Secondly, the use of this mass of data. At this point, our four experts remind us of the importance of asking oneself the right questions about the companies which are recruiting: What are we trying to predict? Which algorithms will be the best?
The strengths and threats of Big Data
Big Data (a mass of varied data from multiple sources), offers an access to a great amount of information, allowing a multicultural and multidisciplinary business approach. In this sense, Big Data is a contributor of an indisputable value.
But this data can equally pose a threat, as biased data will produce biased results. The risk would then be of creating a generation of clones, and missing out on high-potential, atypical talents.
The experts’ recommendations
Therefore, Big Data can be the basis of a more ethical, innovative recruitment. But this, as well as excluding discrimination in employment, may not be possible, unless algorithms are created stereotype-free, which will allow businesses to have access to new talents.
To do this, algorithm users in the process of the identifying, evaluating and selecting candidates for a job must make efforts to respect certain important points, among which:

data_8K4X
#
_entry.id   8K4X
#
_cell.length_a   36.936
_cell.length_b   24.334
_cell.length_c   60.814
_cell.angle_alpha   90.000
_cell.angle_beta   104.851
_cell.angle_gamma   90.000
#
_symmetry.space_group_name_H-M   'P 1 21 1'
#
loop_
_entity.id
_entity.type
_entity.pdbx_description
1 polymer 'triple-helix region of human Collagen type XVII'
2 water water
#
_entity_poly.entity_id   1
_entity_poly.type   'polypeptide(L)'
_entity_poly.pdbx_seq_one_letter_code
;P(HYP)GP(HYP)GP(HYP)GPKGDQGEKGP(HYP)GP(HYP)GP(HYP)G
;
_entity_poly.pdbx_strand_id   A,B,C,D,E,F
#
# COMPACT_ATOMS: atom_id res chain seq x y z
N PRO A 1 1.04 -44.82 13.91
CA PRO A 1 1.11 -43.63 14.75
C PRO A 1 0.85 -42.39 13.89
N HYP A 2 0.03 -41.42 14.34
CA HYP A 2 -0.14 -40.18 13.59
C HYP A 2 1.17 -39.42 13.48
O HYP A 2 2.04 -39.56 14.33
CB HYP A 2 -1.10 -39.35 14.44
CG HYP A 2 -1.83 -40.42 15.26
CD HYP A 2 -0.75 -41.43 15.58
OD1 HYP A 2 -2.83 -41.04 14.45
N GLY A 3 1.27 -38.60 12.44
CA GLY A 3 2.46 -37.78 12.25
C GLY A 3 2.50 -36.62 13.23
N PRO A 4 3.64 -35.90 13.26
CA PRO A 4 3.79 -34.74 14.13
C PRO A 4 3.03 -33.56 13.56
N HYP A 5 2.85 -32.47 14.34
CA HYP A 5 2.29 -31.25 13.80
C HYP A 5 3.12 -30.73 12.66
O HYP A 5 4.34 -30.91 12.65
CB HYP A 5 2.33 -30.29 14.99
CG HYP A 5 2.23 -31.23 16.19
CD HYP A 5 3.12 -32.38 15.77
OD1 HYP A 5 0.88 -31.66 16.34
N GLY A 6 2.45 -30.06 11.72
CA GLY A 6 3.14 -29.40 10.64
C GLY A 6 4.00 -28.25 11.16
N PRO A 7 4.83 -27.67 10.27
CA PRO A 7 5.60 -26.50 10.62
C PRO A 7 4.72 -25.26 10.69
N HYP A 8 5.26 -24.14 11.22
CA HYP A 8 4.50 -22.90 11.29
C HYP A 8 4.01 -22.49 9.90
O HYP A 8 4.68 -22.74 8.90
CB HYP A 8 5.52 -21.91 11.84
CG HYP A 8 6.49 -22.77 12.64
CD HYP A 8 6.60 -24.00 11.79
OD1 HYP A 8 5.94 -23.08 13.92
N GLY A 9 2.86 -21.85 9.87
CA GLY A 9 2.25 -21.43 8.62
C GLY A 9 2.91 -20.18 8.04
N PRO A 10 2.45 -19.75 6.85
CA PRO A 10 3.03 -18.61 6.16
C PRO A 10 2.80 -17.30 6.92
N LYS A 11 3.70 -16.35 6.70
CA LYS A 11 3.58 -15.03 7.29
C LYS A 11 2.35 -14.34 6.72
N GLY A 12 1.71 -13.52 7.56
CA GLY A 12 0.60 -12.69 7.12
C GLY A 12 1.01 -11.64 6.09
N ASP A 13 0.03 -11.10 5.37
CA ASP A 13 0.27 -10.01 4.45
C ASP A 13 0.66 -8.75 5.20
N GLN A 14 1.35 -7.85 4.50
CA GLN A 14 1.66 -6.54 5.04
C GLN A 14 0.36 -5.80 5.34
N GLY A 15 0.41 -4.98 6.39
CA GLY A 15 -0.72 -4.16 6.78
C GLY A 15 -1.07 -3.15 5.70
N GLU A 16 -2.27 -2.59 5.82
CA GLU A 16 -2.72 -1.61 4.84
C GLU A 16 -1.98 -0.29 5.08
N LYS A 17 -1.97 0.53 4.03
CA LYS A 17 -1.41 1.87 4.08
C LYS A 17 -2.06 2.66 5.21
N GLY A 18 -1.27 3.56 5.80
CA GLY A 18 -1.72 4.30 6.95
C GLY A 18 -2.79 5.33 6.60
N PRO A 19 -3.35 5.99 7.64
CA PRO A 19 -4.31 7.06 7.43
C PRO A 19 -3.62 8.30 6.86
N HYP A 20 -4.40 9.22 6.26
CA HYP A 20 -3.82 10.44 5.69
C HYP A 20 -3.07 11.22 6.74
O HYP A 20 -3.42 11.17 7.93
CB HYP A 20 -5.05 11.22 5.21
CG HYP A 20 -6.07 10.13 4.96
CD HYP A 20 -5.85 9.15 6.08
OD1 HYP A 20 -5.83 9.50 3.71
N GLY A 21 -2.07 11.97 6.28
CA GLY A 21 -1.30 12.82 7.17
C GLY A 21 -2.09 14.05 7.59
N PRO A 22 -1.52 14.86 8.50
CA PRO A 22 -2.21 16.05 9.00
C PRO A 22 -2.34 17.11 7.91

- Adopting a responsible and equitable approach and respecting the principles of neutrality and transparency in the recruitment process;
- Clearly informing the candidate of the use of algorithms used to evaluate his/her application;
- Clearly informing the candidate of the objectives sought, their conditions, functions, and expected and eventual results;
- Ensuring the data is collected legitimately, respecting the privacy and dignity of the person, in a non-discriminatory manner;
- Analysing and managing the effects of the process regularly;
- Applying the principle of precaution in the interpretation and analysis of results;
- Keeping full control of hypotheses and settings;
- Training and educating co-workers;
- Making the algorithms reviewable;
- Keeping control of the decision-making process;
- Assuming full responsibility of the use of these tools;
- Ensuring that subcontractors respect the same commitments.
These guidelines advocated by the A Compétence Egale association are listed in “the algorithmic chart, artificial intelligence and recruitment” (« la charte algorithmiques, intelligence artificielle et recrutement »), available in the association’s website.
TeamRH, Recruitment Company located in Paris, is a crucial player in the legal and financial sector. We provide services for our national and international clients, aligning ourselves with their pursuit of excellence. Our consultants benefit from an in-depth knowledge of the market and legal professions in order to fully understand the missions entrusted to them. In addition, each CV is carefully studied in order to give the candidate every opportunity in the position he/she applied to, or even on another position that we could propose.